The data supported the early maturation hypothesis for both boys and girls, as earlier maturers were more likely to smoke in 9th grade and had lower social competence in 6th grade. However, social competence partially mediated cigarette use for girls only. The mechanisms by which negative outcomes are associated with pubertal maturation appear to differ by gender.
doi:10.1016/j.jadohealth.2011.11.021
PMCID: PMC3405903  PMID: 22824445
gender differences; pubertal timing; substance use; adolescence; social competence
8.  Feasibility of ecological momentary assessment of hearing difficulties encountered by hearing aid users 
Ear and Hearing  2012;33(4):497-507.
Objectives
Measurement of outcomes has become increasingly important to assess the benefit of audiologic rehabilitation, including hearing aids, in adults. Data from questionnaires, however, are based on retrospective recall of events and experiences, and often can be inaccurate. Questionnaires also do not capture the daily variation that typically occurs in relevant events and experiences. Clinical researchers in a variety of fields have turned to a methodology known as ecological momentary assessment (EMA) to assess quotidian experiences associated with health problems. The objective of this study was to determine the feasibility of using EMA to obtain real-time responses from hearing aid users describing their experiences with challenging hearing situations.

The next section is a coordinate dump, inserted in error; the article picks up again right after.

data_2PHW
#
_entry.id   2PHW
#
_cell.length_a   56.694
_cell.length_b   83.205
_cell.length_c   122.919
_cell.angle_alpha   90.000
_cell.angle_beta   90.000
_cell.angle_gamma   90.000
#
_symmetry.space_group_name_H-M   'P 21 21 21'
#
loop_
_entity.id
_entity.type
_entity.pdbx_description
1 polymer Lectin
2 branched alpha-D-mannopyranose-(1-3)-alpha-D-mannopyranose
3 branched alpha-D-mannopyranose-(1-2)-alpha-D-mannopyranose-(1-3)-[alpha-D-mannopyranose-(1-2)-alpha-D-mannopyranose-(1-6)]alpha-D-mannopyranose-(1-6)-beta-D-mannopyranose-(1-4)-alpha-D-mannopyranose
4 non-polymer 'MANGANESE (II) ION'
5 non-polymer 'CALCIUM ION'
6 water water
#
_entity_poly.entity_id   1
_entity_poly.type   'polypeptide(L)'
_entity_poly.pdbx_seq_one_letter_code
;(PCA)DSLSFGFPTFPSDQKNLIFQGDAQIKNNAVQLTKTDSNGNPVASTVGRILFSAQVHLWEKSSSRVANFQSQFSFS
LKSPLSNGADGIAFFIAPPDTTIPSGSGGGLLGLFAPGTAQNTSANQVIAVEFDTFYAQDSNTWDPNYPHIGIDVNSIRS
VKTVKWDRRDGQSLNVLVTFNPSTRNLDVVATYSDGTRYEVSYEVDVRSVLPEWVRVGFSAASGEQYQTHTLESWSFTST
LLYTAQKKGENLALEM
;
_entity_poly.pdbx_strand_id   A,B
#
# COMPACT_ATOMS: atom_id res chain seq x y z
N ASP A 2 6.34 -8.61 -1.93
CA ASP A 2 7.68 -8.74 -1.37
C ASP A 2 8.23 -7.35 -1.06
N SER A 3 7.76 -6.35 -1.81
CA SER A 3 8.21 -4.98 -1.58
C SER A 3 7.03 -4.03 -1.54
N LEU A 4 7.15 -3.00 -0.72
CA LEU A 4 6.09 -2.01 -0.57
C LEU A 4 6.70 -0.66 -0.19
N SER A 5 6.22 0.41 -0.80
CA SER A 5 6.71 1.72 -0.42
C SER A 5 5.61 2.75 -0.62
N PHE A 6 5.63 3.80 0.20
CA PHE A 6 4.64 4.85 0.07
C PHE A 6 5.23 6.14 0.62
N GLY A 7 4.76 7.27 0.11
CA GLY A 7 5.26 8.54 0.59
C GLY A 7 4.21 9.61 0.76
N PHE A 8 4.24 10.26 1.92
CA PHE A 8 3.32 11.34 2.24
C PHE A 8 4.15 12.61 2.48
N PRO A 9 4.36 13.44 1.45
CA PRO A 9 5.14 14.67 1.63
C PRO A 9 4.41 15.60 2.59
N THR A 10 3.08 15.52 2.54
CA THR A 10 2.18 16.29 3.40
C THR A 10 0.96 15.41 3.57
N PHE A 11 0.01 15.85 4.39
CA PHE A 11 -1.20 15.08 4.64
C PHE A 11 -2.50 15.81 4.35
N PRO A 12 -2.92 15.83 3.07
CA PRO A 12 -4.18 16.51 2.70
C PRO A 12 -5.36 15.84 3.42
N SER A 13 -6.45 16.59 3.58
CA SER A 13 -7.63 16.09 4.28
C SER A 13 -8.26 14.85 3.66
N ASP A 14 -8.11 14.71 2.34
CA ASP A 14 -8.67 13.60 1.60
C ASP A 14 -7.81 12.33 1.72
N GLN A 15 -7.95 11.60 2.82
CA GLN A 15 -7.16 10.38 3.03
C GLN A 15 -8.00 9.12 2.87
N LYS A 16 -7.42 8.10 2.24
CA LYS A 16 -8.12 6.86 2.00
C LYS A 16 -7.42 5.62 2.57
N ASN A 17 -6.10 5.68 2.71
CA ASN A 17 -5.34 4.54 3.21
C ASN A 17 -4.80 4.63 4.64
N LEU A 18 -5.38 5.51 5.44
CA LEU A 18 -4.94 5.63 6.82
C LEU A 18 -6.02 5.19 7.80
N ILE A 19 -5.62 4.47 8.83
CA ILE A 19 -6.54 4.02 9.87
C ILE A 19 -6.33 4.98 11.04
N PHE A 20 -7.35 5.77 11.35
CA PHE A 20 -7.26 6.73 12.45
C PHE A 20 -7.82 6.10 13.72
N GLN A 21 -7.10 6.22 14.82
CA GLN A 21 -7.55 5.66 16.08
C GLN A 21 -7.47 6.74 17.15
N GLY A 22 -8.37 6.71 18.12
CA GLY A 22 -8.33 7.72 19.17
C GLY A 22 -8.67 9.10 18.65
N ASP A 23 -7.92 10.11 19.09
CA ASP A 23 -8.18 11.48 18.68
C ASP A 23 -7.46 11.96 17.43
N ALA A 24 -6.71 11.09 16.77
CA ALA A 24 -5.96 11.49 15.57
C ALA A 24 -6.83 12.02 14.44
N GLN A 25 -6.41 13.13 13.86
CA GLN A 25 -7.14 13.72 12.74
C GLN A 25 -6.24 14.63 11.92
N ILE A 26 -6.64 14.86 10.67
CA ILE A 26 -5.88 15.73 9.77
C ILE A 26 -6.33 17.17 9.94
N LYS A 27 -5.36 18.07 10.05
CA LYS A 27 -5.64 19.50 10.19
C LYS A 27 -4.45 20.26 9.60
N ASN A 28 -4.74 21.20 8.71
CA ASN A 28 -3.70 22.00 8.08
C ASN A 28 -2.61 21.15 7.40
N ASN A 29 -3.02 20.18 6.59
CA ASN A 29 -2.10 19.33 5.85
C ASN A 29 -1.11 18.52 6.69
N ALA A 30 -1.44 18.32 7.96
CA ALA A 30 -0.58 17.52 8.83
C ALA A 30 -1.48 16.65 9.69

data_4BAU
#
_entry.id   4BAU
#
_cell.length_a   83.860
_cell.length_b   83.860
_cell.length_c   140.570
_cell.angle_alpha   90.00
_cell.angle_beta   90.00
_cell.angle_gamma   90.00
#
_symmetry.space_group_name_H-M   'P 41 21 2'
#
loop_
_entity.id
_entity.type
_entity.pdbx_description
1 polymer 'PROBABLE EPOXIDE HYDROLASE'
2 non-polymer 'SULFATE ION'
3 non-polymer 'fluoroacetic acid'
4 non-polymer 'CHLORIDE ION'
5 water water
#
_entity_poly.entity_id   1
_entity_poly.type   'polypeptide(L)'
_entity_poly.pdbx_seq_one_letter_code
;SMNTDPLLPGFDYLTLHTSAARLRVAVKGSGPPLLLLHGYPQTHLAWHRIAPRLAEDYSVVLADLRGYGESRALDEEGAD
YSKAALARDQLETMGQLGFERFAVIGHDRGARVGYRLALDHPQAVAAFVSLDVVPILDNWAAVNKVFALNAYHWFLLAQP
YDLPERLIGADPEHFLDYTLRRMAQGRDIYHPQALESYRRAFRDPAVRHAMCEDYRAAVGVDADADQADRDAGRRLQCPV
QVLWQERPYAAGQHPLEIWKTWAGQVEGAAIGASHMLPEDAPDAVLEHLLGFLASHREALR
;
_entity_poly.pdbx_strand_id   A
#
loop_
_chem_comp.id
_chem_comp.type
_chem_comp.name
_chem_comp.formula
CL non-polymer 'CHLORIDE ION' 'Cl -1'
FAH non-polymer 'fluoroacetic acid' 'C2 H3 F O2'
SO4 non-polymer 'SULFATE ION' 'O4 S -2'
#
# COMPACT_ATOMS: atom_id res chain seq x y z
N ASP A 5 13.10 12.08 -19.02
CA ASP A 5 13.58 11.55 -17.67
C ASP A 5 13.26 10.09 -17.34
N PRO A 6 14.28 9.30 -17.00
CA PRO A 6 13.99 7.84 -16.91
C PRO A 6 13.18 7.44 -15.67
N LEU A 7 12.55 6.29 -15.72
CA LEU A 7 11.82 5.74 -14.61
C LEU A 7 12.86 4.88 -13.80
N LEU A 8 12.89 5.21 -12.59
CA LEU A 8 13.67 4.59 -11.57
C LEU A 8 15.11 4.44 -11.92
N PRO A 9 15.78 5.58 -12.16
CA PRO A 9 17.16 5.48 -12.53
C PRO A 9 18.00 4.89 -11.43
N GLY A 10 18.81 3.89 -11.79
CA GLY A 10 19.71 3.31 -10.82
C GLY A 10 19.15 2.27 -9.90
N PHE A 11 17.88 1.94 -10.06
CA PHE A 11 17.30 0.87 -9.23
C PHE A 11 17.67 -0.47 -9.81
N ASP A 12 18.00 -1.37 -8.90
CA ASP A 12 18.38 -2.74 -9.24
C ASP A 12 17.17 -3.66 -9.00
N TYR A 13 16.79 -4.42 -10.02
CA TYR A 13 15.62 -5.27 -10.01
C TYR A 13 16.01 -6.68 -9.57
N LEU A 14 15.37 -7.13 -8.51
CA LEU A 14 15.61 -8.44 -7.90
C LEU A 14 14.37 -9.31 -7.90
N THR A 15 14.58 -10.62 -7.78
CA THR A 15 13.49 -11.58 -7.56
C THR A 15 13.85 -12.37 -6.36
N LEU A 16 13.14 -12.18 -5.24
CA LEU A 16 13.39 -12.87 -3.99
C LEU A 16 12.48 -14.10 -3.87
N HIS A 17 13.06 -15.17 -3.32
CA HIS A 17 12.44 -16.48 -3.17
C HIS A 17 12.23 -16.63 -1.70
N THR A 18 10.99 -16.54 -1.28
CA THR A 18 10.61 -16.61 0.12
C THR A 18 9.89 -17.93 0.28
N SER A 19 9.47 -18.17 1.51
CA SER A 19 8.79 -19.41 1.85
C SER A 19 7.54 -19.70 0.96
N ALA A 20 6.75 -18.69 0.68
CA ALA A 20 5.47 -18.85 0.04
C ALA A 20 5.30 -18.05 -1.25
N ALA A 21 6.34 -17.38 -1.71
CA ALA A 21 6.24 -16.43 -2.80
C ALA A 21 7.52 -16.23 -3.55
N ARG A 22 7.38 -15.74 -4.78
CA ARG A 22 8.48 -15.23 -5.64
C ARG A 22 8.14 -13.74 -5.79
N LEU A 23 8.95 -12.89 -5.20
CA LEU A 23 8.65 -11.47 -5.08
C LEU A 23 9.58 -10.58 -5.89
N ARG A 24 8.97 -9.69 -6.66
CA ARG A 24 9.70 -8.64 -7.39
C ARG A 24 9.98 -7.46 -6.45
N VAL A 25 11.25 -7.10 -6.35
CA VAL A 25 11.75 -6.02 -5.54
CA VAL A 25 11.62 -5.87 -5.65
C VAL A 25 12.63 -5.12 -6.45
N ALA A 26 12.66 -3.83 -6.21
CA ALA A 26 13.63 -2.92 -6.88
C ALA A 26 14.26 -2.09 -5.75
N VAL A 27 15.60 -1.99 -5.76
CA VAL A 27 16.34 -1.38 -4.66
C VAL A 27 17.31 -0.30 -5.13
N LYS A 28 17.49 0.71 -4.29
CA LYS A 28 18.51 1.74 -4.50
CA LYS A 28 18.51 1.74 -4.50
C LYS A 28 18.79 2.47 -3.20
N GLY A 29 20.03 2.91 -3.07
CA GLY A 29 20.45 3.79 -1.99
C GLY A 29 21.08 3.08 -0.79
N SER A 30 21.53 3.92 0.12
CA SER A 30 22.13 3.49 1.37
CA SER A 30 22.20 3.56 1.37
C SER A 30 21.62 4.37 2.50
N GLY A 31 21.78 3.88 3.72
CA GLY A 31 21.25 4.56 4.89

Design
This study required three phases: (1) develop EMA methodology to assess hearing difficulties experienced by hearing aid users; (2) utilize focus groups to refine the methodology; and (3) test the methodology with 24 hearing aid users. Phase 3 participants carried a personal digital assistant (PDA) 12 hr per day for 2 wk. The PDA alerted participants to respond to questions four times a day. Each assessment started with a question to determine if a hearing problem was experienced since the last alert. If “yes,” then up to 23 questions (depending on contingent response branching) obtained details about the situation. If “no,” then up to 11 questions obtained information that would help to explain why hearing was not a problem. Each participant completed the Hearing Handicap Inventory for the Elderly (HHIE) both before and after the 2-wk EMA testing period to evaluate for “reactivity” (exacerbation of self-perceived hearing problems that could result from the repeated assessments).
Results